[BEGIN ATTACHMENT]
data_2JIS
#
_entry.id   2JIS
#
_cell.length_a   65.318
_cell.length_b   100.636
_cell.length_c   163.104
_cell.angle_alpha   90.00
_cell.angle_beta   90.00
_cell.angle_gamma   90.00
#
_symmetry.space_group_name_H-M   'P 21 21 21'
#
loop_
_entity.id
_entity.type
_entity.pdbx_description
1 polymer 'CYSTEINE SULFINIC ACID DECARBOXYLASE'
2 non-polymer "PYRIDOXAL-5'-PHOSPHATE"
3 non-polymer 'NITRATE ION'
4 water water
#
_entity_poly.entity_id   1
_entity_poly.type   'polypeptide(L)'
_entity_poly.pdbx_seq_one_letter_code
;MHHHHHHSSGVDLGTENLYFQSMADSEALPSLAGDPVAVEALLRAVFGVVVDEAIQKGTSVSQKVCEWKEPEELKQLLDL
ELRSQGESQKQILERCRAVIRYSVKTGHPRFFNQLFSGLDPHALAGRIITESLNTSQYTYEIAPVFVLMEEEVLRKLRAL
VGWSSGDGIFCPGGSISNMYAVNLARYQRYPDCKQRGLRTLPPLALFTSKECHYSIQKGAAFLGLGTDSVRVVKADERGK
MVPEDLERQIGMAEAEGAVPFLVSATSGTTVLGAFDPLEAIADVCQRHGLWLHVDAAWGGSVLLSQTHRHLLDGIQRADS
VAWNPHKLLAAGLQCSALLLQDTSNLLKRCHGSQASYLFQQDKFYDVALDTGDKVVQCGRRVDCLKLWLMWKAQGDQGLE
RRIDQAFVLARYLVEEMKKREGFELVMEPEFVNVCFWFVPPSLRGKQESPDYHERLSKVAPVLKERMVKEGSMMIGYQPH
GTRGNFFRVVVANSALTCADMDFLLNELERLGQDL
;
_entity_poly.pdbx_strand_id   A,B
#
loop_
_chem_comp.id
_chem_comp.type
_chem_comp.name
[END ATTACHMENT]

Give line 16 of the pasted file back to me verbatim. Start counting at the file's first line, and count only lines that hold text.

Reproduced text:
_entity.type